Was called a “drunkard and a drug addict” by a scammer.

Had the same scammer tell a bedtime story to my “daughter”.

Had the same scammer then insist on having me talk to his own daughter, who turned out to be him attempting a high pitched voice.

Flew for the first time so I could attend a conference in America.

Drove 2000 miles so I wouldn’t have to fly to a conference.

Convinced a scammer to pretend to shove a banana up his bum to give himself an orgasm – on the radio!

Met Jeremy Kyle.

Met Jeremy Kyle again, and had him ask me about stuff he’d remembered us talking about the previous time.

Stood outside a hotel in the middle of the night due to a fire (not my doing).

Had a scammer wander around Swansea looking for me, while I was sat at home on the phone to him.

Did my first podcast.

Was distracted by a pigeon whilst being recorded for TV.

Made some great friends.

Made some enemies.

Blanked Firefly the first time we met as I didn’t recognise her from her photo.

Was suckered into creating scamsurvivors.com

Had the proof copy of my first book arrive in the post.

Realised not everyone in this community is as altruistic as I am.

Had my first death threat from a scammer.

Had our first DDoS attack on the site, that was so big it took down over 100 other sites on the same node.

Drove everyone mad with the constant changing of our site logo.

Did a radio interview in a supermarket car park.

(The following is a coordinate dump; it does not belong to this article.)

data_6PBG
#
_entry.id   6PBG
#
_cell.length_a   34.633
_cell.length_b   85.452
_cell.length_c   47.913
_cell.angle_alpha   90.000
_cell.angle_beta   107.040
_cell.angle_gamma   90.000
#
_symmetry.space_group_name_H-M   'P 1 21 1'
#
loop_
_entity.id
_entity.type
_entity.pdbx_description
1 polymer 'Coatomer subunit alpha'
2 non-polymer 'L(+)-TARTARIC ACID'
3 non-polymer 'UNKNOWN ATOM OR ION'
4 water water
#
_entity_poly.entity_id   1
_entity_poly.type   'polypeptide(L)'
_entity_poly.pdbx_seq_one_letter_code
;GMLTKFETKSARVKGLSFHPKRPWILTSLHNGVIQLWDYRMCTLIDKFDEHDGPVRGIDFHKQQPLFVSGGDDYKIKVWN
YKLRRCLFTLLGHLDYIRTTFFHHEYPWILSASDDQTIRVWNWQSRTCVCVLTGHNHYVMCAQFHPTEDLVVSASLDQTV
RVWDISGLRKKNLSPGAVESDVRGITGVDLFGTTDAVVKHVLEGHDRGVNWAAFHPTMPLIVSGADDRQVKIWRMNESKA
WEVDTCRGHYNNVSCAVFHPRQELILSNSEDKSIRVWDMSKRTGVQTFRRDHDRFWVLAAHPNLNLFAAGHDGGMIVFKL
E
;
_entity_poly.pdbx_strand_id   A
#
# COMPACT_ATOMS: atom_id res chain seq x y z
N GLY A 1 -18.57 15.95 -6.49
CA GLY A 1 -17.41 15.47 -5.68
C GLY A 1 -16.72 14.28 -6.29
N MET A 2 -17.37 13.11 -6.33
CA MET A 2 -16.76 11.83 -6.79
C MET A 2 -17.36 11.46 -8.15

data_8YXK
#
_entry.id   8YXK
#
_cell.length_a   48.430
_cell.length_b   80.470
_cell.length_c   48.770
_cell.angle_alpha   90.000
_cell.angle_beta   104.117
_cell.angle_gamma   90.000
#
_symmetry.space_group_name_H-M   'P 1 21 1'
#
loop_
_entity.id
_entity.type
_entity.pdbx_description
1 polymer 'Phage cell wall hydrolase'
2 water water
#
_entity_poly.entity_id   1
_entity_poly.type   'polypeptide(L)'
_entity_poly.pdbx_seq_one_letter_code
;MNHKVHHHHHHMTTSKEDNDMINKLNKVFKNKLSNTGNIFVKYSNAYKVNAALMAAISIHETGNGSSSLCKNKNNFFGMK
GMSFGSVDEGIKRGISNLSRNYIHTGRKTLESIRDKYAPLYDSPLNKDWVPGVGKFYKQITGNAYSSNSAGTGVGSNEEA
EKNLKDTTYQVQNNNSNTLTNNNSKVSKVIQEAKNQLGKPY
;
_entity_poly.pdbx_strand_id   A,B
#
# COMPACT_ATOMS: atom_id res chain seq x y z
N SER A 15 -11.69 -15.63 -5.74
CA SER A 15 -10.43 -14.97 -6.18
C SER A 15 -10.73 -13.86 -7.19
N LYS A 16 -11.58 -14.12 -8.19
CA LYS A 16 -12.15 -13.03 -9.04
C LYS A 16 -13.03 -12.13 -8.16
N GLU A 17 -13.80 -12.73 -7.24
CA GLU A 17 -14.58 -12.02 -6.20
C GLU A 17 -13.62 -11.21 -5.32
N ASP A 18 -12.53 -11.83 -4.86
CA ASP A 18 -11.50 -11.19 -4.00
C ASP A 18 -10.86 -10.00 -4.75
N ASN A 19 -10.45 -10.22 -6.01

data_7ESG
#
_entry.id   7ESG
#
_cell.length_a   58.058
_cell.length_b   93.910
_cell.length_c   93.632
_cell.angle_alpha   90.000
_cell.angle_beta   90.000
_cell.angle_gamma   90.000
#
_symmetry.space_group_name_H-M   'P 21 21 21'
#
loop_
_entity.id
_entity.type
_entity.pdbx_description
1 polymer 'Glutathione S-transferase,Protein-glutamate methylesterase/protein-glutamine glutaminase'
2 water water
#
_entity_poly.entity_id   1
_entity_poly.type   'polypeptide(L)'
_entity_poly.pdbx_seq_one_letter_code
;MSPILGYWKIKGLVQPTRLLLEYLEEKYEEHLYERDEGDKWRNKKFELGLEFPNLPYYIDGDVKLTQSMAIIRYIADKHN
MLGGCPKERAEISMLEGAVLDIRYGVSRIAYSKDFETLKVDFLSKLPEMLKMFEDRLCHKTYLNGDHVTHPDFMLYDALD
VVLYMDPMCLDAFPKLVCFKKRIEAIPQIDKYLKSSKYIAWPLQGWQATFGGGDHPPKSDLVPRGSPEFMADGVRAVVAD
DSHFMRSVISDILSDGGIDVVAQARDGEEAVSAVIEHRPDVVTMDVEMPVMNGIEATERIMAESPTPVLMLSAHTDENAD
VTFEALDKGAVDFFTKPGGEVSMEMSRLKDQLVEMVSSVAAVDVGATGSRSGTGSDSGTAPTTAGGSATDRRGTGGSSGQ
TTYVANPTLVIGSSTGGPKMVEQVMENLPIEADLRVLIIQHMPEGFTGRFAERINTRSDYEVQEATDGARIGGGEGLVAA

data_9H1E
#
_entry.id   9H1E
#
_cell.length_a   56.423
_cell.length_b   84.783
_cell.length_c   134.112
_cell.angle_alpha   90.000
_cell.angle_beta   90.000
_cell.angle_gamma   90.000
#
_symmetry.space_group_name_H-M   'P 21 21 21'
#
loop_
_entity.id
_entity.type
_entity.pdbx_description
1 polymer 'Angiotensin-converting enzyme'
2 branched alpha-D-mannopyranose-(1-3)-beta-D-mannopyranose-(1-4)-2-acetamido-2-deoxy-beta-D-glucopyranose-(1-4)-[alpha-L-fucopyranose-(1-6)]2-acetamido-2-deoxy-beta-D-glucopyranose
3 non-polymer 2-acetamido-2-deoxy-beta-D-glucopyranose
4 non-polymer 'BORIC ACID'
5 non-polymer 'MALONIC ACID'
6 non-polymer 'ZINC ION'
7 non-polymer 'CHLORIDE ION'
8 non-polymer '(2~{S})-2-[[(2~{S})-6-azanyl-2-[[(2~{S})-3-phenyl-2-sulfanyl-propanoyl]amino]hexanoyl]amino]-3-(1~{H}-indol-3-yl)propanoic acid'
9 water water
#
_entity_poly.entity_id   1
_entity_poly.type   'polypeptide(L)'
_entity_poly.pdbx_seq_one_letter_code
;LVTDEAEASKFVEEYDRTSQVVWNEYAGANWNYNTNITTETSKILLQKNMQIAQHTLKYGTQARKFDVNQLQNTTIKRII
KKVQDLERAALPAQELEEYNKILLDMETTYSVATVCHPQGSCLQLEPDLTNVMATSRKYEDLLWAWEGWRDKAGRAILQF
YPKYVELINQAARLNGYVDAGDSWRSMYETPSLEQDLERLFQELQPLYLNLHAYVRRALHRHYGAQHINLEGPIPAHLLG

Received our first sextortion victim.

Was called a dictator by another site.

Saw the site go down for almost a month due to a faulty hard drive.

Had a scammer join our chat room asking for our help, convinced it was to help scammers.

Was threatened with legal action by the owner of a model’s site, only to have him join our forum three months later to tell us he’d put a link to us on their front page.

Introduced Firefly and Big Al to caravan holidays, Cornish pasties and scrumpy.

Won an award.

Had my mind go completely blank on live radio whilst trying to remember the word “profile”.

Witnessed others stealing our work for their own gains.

Had way too much interest taken into my t-shirt choices.

There are many more, but that’s just a small sampling of some of the stuff that’s happened in these past 13 years.  If you’d like to hear more details about any particular one, let me know and I’ll expand on it.

Romance scams aren’t just about romance.